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The Irish Times - Friday - The Ticket - - EATING OUT - Aoife McEl­wain

FOOD ON THE TELLY

“Don­key”, “f*ck­face” and “id­iot sand­wich” are all things that Gor­don Ram­say has called peo­ple, ac­tual real peo­ple, in his TV ca­reer.

We all know that the Scot plays up to the im­age of the scream­ing chef for TV rat­ings, drama­tis­ing his de­spair and dis­gust at the restau­rants he finds him­self in (“Please don’t let me be food-poi­soned for the fourth time in four months,” he prays be­fore one Kitchen Night­mare meal).

Ram­say is also no stranger to height­ened drama in real life. He once kicked AA Gill and fel­low diner Joan Collins out of his restau­rant, say­ing he didn’t want to cook for the critic be­cause: “I don’t re­spect him as a food critic and I don’t have to stand there and cook for him.” AA Gill re­sponded pub­licly by say­ing of Ram­say that he is “a won­der­ful chef, just a really sec­ond-rate hu­man be­ing”. Ouch.

But why did Ram­say’s style of ma­cho, rage-in­fused cook­ery TV be­come so pop­u­lar in the noughties?

In the US, the ridicu­lous fan­fare of Iron Chef (ba­si­cally a Glad­i­a­tors- style show for fa­mous chefs like Jamie Oliver and Mario Batali) proved hugely pop­u­lar, even though view­ers weren’t learn­ing very much about food. Per­haps it’s ob­vi­ous why pro­grammes like th­ese are so pop­u­lar – they’re in­cred­i­bly silly and of­ten times hi­lar­i­ous. Even their mu­sic tracks are end­lessly amus­ing.

Take the score of Aus­tralia’s Kitchen Rules, which moves from mi­nor chords to ma­jor lifts in tune with the judges’ feed­back.

Masterchef is the orig­i­na­tor of the dra­matic cook­ery pro­gramme sound­track. How many times have Monica Galetti’s raised eye­brows been un­der­pinned by a score that could eas­ily in­tro­duce a Darth Vadar ap­pear­ance in Star Wars?

This in­sult-fu­elled, cul­ti­vated drama paved the way for the suc­cess of The Great Bri­tish Bake Off. It is all so re­fresh­ingly nice. There are no tantrums or ego-driven chefs scream­ing at ter­ri­fied un­der­lings, sweat­ing into their sous-vide. It’s just a bunch of gen­uinely lovely peo­ple making, and talk­ing about, cakes with the per­fect hosts in Sue Perkins and Mel Giedroyc.

Does any­one else re­mem­ber their late-1990s TV show Light Lunch where they were cooked lunch by a se­ries of celebri­ties? It was my first favourite cook­ery pro­gramme. To a teen, Sue and Mel were a lot cooler than Delia or Da­rina.

With the pop­u­lar­ity of Chef’s Ta­ble on Net­flix, surely the de­mand for a more thought­ful style of cook­ery show will be recog­nised by pro­gram­mers in po­si­tions of power.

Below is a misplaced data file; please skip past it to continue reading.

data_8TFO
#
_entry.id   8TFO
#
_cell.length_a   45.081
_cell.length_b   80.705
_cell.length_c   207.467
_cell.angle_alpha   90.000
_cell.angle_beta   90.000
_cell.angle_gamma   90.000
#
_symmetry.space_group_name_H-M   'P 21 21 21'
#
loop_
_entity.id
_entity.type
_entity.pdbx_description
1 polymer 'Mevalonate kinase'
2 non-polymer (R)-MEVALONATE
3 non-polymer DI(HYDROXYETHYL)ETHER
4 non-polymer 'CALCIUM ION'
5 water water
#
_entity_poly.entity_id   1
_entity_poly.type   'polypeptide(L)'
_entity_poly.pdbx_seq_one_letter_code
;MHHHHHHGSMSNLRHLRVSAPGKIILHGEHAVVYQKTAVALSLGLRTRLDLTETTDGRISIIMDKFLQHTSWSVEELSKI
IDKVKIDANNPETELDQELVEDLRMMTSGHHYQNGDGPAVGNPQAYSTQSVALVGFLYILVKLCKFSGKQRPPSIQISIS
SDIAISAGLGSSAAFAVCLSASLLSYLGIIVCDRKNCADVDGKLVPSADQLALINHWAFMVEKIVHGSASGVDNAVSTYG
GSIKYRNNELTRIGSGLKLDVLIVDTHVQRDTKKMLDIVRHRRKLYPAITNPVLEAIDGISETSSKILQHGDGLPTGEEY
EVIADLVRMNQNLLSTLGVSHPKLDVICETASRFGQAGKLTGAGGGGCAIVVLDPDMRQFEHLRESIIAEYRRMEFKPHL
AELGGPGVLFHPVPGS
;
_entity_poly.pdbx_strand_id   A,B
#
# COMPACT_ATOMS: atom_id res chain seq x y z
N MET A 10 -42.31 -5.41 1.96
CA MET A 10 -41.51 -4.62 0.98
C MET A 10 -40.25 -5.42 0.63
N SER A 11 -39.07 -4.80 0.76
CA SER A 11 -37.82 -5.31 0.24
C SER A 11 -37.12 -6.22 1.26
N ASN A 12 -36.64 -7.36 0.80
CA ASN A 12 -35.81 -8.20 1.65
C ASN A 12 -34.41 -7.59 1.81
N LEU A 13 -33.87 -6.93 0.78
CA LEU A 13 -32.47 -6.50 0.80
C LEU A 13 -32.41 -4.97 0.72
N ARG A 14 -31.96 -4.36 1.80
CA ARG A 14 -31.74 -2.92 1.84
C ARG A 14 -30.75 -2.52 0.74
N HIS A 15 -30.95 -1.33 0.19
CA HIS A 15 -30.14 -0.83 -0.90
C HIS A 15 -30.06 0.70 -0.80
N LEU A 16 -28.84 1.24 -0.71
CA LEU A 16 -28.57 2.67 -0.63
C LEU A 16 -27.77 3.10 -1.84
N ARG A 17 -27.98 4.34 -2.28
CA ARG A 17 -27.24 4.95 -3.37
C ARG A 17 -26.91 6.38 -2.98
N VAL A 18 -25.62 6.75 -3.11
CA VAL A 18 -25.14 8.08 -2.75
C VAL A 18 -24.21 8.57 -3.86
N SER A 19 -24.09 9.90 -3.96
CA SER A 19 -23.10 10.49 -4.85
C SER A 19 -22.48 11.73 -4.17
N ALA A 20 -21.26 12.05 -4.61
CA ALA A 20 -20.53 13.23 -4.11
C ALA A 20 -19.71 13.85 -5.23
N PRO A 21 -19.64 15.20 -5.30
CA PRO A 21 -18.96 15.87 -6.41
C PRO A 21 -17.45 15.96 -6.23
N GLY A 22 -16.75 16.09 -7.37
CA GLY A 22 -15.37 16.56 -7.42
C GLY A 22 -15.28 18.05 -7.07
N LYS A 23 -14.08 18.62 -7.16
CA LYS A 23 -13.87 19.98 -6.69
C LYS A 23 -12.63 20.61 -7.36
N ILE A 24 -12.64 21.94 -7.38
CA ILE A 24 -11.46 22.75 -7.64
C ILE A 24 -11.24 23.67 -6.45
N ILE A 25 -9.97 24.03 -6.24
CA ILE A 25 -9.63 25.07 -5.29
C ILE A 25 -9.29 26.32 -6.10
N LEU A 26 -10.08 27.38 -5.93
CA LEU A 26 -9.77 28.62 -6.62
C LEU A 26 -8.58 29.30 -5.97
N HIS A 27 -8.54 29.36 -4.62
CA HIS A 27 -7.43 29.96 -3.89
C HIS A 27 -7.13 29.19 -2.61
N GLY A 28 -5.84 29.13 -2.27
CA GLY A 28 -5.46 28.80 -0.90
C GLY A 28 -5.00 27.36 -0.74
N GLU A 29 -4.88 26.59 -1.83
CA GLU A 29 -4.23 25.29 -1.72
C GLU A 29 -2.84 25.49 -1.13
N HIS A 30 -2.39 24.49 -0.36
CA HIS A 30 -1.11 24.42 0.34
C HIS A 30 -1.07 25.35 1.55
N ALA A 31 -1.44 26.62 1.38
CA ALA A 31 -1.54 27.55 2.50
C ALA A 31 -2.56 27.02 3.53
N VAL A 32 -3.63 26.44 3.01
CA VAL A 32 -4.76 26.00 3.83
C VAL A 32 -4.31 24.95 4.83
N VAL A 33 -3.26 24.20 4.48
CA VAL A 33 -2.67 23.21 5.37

The Mind of a Chef, a TV pro­gramme ex­plor­ing the science and history of food, is an en­cour­ag­ing ex­am­ple of this. It first aired on PBS in the US in 2012, with guest host David Chang of Mo­mo­fuku and Lucky Peach mag­a­zine. It has since been hosted by cooks of equally im­pres­sive cal­i­bre, in­clud­ing April Bloom­field and Magnus Nils­son, with Gabrielle Hamil­ton and David Kinch signed up for the fourth and up-com­ing se­ries.

The Mind of a Chef is nar­rated by ex­ec­u­tive pro­ducer An­thony Bour­dain who, since his very first se­ries A Cook’s Tour in 2000, has made dis­cern­ing TV, which make his oc­ca­sional ten­dency to­wards ma­cho ar­ro­gance for­giv­able.

Episodes of the show are avail­able to buy for $2.99 a piece on mind­o­fachef.com.

Here at home, one of the stand­out food pro­grammes on Ir­ish tele­vi­sion this year was Bia Dúchais, a six-part se­ries made by Mar­malade Films which aired on TG4 in April.

It fea­tured grass­roots food cru­saders such as Ed Hick and Sea­mus Sheri­dan, talk­ing about our food her­itage and the im­por­tance of pro­tect­ing it. Watch the trailer on vimeo and keep an eye on mar­malade­films.ie to see what they do next.

An­other out­stand­ing Ir­ish offering to Ir­ish food tele­vi­sion was Rory O’Connell’s How To Cook Well. It was stripped back and beau­ti­fully shot, with an em­pha­sis on the in­gre­di­ents and O’Connell’s knowl­edge of food, rather than re­ly­ing on gim­micky catch­phrases (sorry, Jamie). O’Connell will be back on our TVs with his sis­ter, Da­rina Allen, for a two-episode Christ­mas spe­cial on RTÉ One on 22nd and 23rd of De­cem­ber.

Re­turn­ing for a sec­ond year in a row with their Sim­ply De­li­cious Christ­mas, the sib­lings will share their tips from Da­rina’s book of the same name for stress-free Christ­mas cook­ing. Or, at the very least, stress-re­duced Christ­mas cook­ing.

Food for thought

A still from The Brad­ford Wa­ter­melon Story, from PBS’s Mind of a Chef

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